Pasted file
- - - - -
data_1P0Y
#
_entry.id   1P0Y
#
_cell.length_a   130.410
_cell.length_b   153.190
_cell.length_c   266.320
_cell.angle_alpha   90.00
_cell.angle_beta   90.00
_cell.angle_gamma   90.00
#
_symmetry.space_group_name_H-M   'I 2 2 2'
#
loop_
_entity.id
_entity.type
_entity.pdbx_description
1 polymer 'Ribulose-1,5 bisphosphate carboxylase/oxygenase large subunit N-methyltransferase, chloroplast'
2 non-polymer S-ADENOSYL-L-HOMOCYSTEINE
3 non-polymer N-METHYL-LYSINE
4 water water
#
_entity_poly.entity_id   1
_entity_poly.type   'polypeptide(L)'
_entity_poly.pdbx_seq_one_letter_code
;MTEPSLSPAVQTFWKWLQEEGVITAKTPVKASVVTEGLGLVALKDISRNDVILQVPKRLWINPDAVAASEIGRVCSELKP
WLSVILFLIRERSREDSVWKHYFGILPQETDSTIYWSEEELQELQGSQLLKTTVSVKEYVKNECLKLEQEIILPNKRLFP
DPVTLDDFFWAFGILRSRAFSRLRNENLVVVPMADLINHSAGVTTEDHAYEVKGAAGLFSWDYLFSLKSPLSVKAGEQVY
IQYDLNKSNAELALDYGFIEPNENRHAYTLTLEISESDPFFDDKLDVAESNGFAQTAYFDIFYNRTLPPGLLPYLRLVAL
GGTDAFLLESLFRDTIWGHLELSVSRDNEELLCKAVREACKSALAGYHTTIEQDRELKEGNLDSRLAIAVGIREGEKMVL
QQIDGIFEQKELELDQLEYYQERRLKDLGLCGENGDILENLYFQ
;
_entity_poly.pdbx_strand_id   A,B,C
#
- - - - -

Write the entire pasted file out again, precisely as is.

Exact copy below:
data_1P0Y
#
_entry.id   1P0Y
#
_cell.length_a   130.410
_cell.length_b   153.190
_cell.length_c   266.320
_cell.angle_alpha   90.00
_cell.angle_beta   90.00
_cell.angle_gamma   90.00
#
_symmetry.space_group_name_H-M   'I 2 2 2'
#
loop_
_entity.id
_entity.type
_entity.pdbx_description
1 polymer 'Ribulose-1,5 bisphosphate carboxylase/oxygenase large subunit N-methyltransferase, chloroplast'
2 non-polymer S-ADENOSYL-L-HOMOCYSTEINE
3 non-polymer N-METHYL-LYSINE
4 water water
#
_entity_poly.entity_id   1
_entity_poly.type   'polypeptide(L)'
_entity_poly.pdbx_seq_one_letter_code
;MTEPSLSPAVQTFWKWLQEEGVITAKTPVKASVVTEGLGLVALKDISRNDVILQVPKRLWINPDAVAASEIGRVCSELKP
WLSVILFLIRERSREDSVWKHYFGILPQETDSTIYWSEEELQELQGSQLLKTTVSVKEYVKNECLKLEQEIILPNKRLFP
DPVTLDDFFWAFGILRSRAFSRLRNENLVVVPMADLINHSAGVTTEDHAYEVKGAAGLFSWDYLFSLKSPLSVKAGEQVY
IQYDLNKSNAELALDYGFIEPNENRHAYTLTLEISESDPFFDDKLDVAESNGFAQTAYFDIFYNRTLPPGLLPYLRLVAL
GGTDAFLLESLFRDTIWGHLELSVSRDNEELLCKAVREACKSALAGYHTTIEQDRELKEGNLDSRLAIAVGIREGEKMVL
QQIDGIFEQKELELDQLEYYQERRLKDLGLCGENGDILENLYFQ
;
_entity_poly.pdbx_strand_id   A,B,C
#